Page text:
GOP lawmakers face agonizing choice between Trump and Cruz

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Republican lawmakers are warily eyeing the possibility of a brokered convention that could force party leaders to choose between Sen. Ted Cruz (R-Texas) and celebrity businessman Donald Trump for their presidential nominee. 

It is, they say, a very difficult choice. From their perspective, it’s picking between the devil they know and the devil they don’t know.

{mosads}Many GOP senators have declined to state their preferences publicly while the race remains competitive. Privately, they are flummoxed at the possibility of likely having to choose between two candidates they view as highly problematic.

Lawmakers who spoke to The Hill on background say they are wavering over who would be the better nominee — or more bluntly, the lesser of two evils.

Trump is generally viewed as having a better chance of beating Democratic front-runner Hillary Clinton and less of a negative impact on Republican candidates down-ballot in the general election. But the idea of him in the Oval Office makes some GOP senators uncomfortable.

“Trump would have a better chance against Hillary Clinton and wouldn’t be as bad for Republicans in other races, but I think Cruz would make a better president,” said one GOP senator who requested anonymity.

“Trump wouldn’t have as much of an impact down-ballot because it would be easier for us to disassociate from him,” the lawmaker stated.

Lawmakers said they had a hard time distancing themselves from former Missouri Rep. Todd Akin (R) and former Indiana treasurer Richard Mourdock in 2012 after they made controversial comments on rape and abortion.

Some think it would be easier to create distance from Trump because he’s running as a businessman new to politics who supported Republicans and Democrats in the past.

A Republican senator argued the recent primaries in Alabama and Arkansas, which Sens. Richard Shelby and John Boozman won with 65 percent and 76 percent, respectively, show that Trump may help GOP candidates by boosting turnout.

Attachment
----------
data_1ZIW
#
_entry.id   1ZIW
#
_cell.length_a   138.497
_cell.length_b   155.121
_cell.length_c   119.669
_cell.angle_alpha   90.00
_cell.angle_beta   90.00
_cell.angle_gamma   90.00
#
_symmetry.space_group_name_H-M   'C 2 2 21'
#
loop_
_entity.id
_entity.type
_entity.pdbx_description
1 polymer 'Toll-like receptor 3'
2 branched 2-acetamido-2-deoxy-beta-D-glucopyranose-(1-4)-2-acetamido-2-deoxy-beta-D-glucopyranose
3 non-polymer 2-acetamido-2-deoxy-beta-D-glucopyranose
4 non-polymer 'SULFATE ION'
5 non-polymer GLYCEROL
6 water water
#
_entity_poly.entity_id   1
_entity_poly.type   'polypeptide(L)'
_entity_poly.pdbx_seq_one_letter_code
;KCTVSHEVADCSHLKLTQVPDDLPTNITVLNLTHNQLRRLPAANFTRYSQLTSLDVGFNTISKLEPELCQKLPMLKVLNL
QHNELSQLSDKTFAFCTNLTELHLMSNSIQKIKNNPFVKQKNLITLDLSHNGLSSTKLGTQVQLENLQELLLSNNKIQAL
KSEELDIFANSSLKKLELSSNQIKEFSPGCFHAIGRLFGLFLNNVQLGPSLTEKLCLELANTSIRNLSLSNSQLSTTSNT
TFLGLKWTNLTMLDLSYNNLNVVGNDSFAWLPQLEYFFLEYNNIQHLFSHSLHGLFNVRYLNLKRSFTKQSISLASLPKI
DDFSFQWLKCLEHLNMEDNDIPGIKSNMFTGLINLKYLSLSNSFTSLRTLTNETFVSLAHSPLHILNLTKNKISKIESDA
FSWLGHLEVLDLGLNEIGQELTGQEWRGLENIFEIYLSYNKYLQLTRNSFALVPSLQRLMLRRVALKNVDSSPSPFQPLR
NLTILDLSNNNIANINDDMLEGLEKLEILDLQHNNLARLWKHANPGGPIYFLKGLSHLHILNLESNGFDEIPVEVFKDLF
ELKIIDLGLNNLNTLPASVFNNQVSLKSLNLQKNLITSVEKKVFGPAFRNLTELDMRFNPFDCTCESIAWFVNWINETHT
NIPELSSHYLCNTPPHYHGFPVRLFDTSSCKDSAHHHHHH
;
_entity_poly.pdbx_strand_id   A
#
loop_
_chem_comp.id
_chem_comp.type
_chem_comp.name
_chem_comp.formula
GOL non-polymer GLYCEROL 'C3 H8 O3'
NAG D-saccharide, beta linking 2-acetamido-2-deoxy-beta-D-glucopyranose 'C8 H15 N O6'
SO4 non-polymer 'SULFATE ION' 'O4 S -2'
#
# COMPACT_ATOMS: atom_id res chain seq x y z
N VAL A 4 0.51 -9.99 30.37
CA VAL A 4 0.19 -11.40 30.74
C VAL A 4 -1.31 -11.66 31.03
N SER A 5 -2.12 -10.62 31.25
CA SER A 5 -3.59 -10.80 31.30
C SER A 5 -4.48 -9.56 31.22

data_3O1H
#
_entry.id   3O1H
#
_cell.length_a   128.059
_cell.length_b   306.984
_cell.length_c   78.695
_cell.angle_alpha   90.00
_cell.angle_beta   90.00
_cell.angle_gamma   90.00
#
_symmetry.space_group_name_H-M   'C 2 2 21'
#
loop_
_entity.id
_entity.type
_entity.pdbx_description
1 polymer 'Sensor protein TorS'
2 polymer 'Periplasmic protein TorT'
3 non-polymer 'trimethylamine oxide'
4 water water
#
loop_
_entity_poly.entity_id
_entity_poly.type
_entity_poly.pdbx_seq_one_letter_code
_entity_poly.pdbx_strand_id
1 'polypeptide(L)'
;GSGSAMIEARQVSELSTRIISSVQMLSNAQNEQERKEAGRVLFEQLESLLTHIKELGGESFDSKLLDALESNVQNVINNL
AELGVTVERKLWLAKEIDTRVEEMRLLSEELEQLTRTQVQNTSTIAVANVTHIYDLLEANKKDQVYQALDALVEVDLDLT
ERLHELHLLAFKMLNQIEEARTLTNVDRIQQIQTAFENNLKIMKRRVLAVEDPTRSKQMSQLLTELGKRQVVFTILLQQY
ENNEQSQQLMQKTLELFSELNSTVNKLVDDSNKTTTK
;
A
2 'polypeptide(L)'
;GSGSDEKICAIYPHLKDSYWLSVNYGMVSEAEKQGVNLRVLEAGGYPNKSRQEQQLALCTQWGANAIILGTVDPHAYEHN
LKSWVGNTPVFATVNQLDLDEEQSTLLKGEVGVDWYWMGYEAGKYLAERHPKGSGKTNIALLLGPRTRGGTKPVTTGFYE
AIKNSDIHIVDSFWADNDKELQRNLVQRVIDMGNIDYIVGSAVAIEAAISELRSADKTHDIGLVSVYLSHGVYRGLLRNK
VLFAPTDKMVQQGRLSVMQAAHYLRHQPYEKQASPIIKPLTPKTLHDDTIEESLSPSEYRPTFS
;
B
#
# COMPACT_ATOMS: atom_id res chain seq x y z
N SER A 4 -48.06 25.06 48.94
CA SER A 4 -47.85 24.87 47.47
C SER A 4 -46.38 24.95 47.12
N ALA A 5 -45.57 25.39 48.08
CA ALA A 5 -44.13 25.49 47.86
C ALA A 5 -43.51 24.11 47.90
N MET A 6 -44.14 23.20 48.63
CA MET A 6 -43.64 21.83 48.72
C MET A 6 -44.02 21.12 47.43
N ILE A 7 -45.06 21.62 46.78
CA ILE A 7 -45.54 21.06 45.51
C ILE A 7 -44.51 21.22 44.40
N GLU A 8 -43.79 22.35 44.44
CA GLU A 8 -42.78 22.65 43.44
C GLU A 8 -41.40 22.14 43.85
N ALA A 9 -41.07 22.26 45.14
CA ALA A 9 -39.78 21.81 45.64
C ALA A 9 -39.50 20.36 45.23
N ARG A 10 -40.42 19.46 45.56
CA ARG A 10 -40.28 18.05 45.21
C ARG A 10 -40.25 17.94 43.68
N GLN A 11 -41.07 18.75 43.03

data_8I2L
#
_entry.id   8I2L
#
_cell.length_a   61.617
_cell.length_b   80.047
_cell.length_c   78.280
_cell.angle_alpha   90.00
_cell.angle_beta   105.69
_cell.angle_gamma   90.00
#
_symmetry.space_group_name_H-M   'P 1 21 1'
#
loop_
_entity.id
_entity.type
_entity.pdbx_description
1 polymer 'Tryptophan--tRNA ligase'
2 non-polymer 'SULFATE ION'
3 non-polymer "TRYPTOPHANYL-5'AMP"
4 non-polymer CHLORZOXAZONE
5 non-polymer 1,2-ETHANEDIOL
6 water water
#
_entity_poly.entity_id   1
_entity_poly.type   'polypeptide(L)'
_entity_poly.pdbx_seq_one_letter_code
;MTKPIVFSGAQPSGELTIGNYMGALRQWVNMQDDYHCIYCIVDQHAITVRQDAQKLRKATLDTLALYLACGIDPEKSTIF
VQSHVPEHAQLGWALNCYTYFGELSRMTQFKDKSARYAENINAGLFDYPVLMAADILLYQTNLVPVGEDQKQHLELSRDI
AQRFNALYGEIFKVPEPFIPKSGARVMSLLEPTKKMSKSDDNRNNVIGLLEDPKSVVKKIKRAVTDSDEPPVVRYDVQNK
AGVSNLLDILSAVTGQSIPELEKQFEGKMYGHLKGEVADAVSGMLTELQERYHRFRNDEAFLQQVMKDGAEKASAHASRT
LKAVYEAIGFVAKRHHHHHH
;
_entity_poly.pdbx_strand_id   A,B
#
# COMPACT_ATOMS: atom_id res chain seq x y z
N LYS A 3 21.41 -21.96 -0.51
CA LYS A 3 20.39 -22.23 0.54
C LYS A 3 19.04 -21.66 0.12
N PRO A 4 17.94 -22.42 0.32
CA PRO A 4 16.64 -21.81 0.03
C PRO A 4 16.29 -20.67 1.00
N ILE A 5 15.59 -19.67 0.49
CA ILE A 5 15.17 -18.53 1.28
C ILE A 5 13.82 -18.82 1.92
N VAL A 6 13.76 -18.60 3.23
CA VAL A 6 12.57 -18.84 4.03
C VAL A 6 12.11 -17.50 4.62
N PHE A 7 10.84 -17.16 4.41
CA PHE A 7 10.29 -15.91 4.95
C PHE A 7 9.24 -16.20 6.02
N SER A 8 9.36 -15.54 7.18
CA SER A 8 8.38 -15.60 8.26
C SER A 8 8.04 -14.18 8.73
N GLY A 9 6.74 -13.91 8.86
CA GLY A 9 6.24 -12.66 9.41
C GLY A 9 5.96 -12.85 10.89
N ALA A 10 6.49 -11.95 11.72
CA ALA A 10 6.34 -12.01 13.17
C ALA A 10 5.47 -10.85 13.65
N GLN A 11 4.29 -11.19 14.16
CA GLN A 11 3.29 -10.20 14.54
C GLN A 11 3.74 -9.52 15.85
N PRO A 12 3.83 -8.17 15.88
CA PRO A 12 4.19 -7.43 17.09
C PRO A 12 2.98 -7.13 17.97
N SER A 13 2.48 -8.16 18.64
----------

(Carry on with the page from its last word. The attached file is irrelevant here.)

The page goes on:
“Set aside Trump’s disadvantages. He would probably bring out a lot of people to vote. If you look at Shelby’s and Boozman’s primaries, Trump won their states and they won big,” he said. “So it looks like people who come out to vote for Trump are comfortable voting for the Republican Senate candidate.”

The idea of Trump in the Oval Office, however, makes stomachs churn on Capitol Hill because he is so unpredictable. And while the billionaire may have helped Republicans in a deep red state, how will he affect vulnerable Republican senators in purple and blue states in November?

Cruz, meanwhile, is the least popular member of the Senate, though his colleagues say at least they have an idea of what to expect from him.

“It’s a Hobson’s choice. Cruz is more predictable. Predictability is comforting in politics,” said another Republican senator, who agreed that Trump has more upside potential against Clinton because of his appeal among blue-collar voters in the battleground states of the Upper Midwest.

“The thing with Trump is he’s unpredictable. You really don’t know how he would act as president,” the lawmaker added.

More than 50 conservative national security and foreign policy experts released a letter last week panning Trump as unfit to serve as commander in chief.

Trump pledged Tuesday night after winning victories in Michigan and Mississippi that he would adopt a more presidential tone in office.

“I can be more presidential than anybody,” he told supporters at a rally in Florida. “If I want to, I can be more presidential than anybody.”